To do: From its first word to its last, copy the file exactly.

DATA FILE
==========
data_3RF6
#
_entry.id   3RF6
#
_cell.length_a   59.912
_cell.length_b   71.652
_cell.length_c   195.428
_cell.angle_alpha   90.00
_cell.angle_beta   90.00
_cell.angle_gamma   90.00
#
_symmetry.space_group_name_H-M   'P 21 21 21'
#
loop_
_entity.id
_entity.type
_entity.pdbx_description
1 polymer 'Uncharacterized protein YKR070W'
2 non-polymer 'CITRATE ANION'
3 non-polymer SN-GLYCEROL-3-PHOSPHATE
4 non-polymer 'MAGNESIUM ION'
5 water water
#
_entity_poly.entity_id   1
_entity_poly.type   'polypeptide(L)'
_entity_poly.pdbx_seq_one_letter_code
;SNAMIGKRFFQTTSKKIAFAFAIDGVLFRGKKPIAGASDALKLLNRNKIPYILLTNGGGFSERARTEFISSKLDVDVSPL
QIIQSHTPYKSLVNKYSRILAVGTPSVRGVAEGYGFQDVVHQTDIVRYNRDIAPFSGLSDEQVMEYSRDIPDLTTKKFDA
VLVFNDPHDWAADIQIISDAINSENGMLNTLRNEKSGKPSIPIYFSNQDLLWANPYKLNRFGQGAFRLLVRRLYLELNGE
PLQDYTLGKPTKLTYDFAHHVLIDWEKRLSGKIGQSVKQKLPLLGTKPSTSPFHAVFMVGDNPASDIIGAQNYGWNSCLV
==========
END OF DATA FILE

data_3RF6
#
_entry.id   3RF6
#
_cell.length_a   59.912
_cell.length_b   71.652
_cell.length_c   195.428
_cell.angle_alpha   90.00
_cell.angle_beta   90.00
_cell.angle_gamma   90.00
#
_symmetry.space_group_name_H-M   'P 21 21 21'
#
loop_
_entity.id
_entity.type
_entity.pdbx_description
1 polymer 'Uncharacterized protein YKR070W'
2 non-polymer 'CITRATE ANION'
3 non-polymer SN-GLYCEROL-3-PHOSPHATE
4 non-polymer 'MAGNESIUM ION'
5 water water
#
_entity_poly.entity_id   1
_entity_poly.type   'polypeptide(L)'
_entity_poly.pdbx_seq_one_letter_code
;SNAMIGKRFFQTTSKKIAFAFAIDGVLFRGKKPIAGASDALKLLNRNKIPYILLTNGGGFSERARTEFISSKLDVDVSPL
QIIQSHTPYKSLVNKYSRILAVGTPSVRGVAEGYGFQDVVHQTDIVRYNRDIAPFSGLSDEQVMEYSRDIPDLTTKKFDA
VLVFNDPHDWAADIQIISDAINSENGMLNTLRNEKSGKPSIPIYFSNQDLLWANPYKLNRFGQGAFRLLVRRLYLELNGE
PLQDYTLGKPTKLTYDFAHHVLIDWEKRLSGKIGQSVKQKLPLLGTKPSTSPFHAVFMVGDNPASDIIGAQNYGWNSCLV